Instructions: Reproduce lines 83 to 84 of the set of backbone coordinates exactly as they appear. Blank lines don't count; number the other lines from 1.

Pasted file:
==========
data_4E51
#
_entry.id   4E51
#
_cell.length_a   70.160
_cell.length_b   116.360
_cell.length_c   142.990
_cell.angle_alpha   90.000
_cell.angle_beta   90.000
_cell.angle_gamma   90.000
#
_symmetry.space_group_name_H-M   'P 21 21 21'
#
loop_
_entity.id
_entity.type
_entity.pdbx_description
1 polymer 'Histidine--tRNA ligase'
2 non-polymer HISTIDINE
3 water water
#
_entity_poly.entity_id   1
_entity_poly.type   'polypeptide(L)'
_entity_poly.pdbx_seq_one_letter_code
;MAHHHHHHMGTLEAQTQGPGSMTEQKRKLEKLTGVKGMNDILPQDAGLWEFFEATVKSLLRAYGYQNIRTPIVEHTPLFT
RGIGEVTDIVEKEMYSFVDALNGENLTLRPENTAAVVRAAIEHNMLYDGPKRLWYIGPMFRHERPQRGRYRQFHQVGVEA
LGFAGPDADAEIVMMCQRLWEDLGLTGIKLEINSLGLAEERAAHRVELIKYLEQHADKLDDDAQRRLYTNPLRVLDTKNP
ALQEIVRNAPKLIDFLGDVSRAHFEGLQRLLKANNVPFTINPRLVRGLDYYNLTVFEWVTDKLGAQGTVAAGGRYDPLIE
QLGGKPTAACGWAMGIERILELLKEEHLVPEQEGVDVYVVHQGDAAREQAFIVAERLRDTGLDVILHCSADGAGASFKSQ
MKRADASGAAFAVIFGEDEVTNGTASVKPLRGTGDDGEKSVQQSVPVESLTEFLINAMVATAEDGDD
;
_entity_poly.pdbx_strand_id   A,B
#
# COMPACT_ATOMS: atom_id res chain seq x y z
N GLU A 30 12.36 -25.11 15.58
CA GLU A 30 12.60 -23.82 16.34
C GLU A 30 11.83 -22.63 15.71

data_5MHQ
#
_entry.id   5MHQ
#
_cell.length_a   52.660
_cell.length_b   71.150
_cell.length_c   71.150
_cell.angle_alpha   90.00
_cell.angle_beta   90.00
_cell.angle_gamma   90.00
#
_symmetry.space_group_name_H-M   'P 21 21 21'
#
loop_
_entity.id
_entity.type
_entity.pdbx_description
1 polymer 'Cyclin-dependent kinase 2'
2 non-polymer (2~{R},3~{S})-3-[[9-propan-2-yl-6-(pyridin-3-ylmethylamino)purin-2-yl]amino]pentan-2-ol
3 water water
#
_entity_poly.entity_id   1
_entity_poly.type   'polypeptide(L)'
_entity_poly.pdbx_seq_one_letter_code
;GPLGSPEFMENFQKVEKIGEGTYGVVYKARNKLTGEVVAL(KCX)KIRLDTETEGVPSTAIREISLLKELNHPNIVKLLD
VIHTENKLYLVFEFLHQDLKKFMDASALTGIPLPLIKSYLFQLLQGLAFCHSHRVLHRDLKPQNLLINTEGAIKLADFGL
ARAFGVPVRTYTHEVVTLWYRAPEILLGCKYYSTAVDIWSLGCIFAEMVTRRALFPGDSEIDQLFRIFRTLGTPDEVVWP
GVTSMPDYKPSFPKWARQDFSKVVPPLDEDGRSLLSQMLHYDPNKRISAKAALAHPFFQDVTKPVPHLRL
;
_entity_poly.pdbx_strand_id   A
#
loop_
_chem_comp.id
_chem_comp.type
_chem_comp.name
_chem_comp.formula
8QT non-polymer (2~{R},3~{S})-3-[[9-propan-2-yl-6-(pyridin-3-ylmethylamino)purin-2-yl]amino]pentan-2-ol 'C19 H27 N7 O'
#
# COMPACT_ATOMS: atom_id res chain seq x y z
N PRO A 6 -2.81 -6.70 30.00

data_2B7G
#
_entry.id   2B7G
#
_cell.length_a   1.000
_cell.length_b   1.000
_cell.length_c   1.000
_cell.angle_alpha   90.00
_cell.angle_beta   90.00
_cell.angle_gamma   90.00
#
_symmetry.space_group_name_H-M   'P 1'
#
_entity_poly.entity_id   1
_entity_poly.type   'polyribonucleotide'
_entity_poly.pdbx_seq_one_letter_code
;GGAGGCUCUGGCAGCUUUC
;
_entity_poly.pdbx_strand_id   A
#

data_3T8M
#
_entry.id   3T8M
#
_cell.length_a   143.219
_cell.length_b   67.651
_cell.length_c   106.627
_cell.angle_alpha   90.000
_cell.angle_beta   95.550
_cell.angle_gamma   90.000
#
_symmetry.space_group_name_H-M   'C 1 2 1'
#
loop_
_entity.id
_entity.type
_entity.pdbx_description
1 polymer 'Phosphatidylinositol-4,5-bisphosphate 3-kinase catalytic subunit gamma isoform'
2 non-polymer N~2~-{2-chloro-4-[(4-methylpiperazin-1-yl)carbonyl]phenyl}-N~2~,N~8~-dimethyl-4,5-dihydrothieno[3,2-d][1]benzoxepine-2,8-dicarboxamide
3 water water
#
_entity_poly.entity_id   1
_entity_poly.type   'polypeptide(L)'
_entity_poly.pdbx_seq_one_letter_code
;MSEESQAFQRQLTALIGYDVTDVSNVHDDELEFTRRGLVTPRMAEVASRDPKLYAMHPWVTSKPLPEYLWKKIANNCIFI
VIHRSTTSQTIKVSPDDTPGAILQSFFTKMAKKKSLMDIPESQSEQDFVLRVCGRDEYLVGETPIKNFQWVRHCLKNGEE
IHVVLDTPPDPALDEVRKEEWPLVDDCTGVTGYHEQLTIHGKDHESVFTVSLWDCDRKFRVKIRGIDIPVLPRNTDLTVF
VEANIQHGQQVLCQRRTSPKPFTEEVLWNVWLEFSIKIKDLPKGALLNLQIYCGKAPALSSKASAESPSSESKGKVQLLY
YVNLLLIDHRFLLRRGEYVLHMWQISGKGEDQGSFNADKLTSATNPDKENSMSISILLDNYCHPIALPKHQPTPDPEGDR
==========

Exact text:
_cell.length_b   1.000
_cell.length_c   1.000